• More than a year ago, an architectural firm asked us to help with the design/development of its contract documents because the firm was using one of our framing systems as the “basis of design” on a large public project. Since that kind of commitment would entail substantial upfront costs that might not be recouped, we asked if the firm would be willing to take the project off the street and handle it as a negotiated bid.

    In addition to incurring costs that might not be recaptured, a second concern was if we were to provide that service and the job was openly bid, we’d be so familiar with the project that most of the unknowns could be recognized and priced accordingly. That familiarity would be a luxury compared to those we’d be bidding against, since they wouldn’t have as much time to prepare their bids, and therefore wouldn’t be able to project the cost as accurately. However, that “luxury” might also make our price higher–give me 12 months to review a job before bidding and the number will be much more accurate than someone who only has 1/10th that time.

    It’s not much fun when you know you had a good number, and someone else gets the job with a significantly lower bid that might not be as accurate.

    Unfortunately, the owner of the above project would not allow it to be pulled off the street, so while we helped the architect with some detailing on a limited basis, we had the same opportunity to bid and review the documents when they eventually were issued.

    The reason I tell this story is there appears to be a fundamental shift away from the “conventional” bidding process in which architects design a building and prepare construction documents, general contractors and subcontractors review the documents to prepare bids, the bids get evaluated, and eventually a winning bid teams builds the project. At the end, it’s all turned over to the owner, who then operates the building based on the commissioning.

    This change may be afoot for a number of reasons, including the more widespread adoption of BIM, as well as energy efficiency issues. LEED is changing, the International Green Construction Code (IgCC) was recently completed, and these might also drive the development of a new procurement method.

    Architects are going to have to be much more selective with the products they specify, and the decision to select one product over another might not be based on upfront cost alone, but on cost and energy performance taken together. And that’s going to require the sellers, both glazing subs AND the manufacturers from whom they buy products to get much smarter not only about their costs, but what it actually takes to produce the material before it gets to them AND then operate the products for the life of the building. Energy requirements aren’t going to be as simple as, “What’s the U-value, the shading coefficient, and the solar heat gain?”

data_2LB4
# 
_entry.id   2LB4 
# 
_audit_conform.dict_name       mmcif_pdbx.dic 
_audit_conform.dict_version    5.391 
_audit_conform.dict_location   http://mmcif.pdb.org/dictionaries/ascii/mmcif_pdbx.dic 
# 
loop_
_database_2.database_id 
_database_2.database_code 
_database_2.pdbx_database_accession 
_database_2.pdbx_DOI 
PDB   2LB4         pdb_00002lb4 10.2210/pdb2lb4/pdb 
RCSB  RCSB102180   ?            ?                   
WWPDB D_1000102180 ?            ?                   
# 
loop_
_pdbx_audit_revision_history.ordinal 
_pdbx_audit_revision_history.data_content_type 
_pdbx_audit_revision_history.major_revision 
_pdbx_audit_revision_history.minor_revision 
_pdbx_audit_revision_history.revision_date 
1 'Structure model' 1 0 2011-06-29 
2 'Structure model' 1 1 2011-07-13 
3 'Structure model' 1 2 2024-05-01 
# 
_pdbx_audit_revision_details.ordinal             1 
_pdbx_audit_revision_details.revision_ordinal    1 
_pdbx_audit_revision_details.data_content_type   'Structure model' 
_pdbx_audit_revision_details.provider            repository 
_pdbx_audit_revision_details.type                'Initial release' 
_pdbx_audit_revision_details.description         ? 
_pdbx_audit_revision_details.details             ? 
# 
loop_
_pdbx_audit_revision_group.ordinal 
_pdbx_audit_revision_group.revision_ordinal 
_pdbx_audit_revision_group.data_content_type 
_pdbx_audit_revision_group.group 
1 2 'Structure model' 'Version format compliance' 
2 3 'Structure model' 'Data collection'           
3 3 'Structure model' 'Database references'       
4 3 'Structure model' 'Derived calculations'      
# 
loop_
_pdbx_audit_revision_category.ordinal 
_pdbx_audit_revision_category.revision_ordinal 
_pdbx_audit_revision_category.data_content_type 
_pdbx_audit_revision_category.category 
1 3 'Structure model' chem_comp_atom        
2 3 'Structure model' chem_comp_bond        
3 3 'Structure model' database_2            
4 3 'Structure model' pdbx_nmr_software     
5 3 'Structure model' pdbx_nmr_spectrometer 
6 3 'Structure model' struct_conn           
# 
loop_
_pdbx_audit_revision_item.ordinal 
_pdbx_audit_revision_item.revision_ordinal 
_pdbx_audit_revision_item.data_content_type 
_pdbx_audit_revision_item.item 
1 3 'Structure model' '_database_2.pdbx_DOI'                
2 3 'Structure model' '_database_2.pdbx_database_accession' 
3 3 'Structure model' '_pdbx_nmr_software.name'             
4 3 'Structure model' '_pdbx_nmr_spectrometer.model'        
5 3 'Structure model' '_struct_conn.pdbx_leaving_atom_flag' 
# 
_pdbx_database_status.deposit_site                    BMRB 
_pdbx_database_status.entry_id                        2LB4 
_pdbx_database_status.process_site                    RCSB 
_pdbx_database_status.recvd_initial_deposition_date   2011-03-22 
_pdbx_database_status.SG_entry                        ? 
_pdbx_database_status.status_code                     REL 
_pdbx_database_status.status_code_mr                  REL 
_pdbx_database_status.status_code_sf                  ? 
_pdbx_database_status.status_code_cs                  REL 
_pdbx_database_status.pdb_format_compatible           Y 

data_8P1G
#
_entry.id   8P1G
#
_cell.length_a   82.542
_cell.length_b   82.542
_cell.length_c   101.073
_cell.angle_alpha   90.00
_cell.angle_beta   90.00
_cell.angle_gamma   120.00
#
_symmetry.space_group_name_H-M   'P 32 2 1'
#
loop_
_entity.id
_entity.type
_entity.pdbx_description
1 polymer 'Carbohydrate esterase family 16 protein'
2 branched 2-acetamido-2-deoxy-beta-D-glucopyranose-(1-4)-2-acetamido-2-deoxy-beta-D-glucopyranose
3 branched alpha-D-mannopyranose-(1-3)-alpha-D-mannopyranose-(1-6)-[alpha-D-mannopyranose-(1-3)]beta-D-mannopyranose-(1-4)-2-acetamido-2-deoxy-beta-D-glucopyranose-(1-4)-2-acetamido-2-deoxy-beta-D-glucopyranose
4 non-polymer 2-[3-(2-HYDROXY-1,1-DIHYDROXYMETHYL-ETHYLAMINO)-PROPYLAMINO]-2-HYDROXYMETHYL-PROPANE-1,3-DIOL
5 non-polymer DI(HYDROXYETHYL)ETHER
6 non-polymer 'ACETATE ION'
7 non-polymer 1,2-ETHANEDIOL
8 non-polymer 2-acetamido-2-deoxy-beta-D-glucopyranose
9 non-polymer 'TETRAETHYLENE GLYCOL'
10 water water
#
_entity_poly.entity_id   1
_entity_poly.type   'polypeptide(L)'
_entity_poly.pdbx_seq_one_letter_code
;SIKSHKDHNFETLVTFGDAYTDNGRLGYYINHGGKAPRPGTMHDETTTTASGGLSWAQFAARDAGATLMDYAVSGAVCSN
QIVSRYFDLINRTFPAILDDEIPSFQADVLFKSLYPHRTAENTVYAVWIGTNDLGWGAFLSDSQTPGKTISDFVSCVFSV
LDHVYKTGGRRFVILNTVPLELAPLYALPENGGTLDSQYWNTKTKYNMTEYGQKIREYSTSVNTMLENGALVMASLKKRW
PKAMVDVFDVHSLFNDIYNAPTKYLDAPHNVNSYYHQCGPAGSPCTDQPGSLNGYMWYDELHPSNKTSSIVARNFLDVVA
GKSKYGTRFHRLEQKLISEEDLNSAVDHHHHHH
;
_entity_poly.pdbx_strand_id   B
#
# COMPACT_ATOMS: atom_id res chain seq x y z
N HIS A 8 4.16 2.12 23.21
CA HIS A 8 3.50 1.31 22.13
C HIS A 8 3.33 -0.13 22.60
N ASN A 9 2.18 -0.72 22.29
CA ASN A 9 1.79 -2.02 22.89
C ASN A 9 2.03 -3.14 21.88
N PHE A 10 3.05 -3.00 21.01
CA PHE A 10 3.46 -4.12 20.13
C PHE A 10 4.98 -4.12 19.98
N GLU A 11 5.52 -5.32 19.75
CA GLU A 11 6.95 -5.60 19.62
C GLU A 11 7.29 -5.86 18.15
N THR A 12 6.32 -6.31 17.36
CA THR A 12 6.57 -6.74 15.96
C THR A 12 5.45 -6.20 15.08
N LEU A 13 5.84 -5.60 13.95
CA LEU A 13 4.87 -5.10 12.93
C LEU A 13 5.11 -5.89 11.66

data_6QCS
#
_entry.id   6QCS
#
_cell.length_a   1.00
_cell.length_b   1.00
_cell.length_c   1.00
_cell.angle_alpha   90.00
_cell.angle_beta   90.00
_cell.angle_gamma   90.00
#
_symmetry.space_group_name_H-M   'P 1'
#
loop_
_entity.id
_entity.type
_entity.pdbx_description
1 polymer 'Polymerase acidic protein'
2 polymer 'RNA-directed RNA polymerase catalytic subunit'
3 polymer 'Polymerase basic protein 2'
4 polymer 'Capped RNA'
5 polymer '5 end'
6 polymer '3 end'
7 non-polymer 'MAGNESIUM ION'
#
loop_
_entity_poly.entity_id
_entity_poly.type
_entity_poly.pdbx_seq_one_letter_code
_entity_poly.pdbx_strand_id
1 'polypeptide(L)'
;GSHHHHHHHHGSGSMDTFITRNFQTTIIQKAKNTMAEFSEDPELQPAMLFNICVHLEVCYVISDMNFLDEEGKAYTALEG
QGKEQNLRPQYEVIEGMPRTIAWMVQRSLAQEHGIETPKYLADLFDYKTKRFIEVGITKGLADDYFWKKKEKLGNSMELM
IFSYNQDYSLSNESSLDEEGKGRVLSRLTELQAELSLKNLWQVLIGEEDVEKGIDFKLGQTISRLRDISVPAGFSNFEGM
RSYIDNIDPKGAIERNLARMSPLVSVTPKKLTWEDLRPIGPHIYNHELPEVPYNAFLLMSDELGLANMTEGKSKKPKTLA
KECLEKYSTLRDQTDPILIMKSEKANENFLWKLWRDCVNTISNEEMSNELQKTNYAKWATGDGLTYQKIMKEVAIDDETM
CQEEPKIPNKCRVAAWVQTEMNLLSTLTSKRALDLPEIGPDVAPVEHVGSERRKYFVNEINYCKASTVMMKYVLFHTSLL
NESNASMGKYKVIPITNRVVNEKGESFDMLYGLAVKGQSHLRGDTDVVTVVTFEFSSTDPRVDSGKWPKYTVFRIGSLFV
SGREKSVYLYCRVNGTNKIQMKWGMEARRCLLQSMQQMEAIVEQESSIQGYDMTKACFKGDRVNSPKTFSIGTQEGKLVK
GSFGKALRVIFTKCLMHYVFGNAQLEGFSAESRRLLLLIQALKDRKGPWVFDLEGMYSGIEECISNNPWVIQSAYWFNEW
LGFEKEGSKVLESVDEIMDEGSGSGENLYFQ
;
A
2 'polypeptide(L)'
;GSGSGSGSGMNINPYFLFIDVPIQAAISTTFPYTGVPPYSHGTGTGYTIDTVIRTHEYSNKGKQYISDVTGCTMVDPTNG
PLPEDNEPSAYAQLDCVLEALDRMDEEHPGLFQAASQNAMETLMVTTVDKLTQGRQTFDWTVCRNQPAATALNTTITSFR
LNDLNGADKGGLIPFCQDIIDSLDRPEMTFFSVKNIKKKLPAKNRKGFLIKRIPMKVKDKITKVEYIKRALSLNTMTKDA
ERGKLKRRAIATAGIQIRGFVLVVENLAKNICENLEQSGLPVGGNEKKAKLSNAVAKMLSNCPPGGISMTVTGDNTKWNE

The final selection of products is going to occur much earlier. A construction team might be put together as the architect is developing the construction documents, which would lead to much more “negotiated” work not open to public bidding. The general contractors who are selected are going to go to the subcontractors who they have successfully worked with in the past, and bring in only the products that have a proven track record of establishing and meeting or exceeding performance when it comes to energy. This team will evaluate all of these considerations in selecting a material.

    Once the manufacturers get clued into this, they may want to charge more upfront for a product that performs better (you’d pay more for a Porsche, wouldn’t you, than, say, a Yugo?). But since there’s a payback in lower energy consumed in manufacture or operation, the increased cost would thereby be justified, hopefully. That’s a thin line to walk, to increase the price, stay competitive in the marketplace, figure out whether the customer can afford it, etc.

    There’s possibly going to be an energy history kept as to how a project actually performs compared to the design. If you insulate your attic or update your windows, you see a lower energy bill. It’s simple in a house, but it’s more complex in an office building or school or hospital. I can foresee the architects adding that to their promotional literature; their designs are better from an energy performance level.

    But, can you imagine finding out in a year or two after a building begins operation that the curtainwall’s not performing up to expectation? I don’t know how the actual fenestration performance is determined in a commercial construction setting, so that’ll be something else interesting to see how it shakes out. Daylighting can be measured, but the question is, is the real-world performance in-line with what the designers envisioned? How about all the other criteria?

    Or, is it sort of like the mileage sticker on your new car? No one really expects to actually get the MPG posted (and isn’t that a shame – the car manufacturers blame it on the Feds; a whole other blog could be written on THAT particular topic). What if after you bought the car, you could sue the manufacturer because it didn’t perform?

    What are the specific design and specification changes that might come about from LEED and IgCC code changes? I’ll save that for the next blog entry. In the meantime, I’d be interested in hearing your thoughts on anything else besides energy that might lead to a procurement methodology shift.

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USGlass Magazine

USGlass Magazine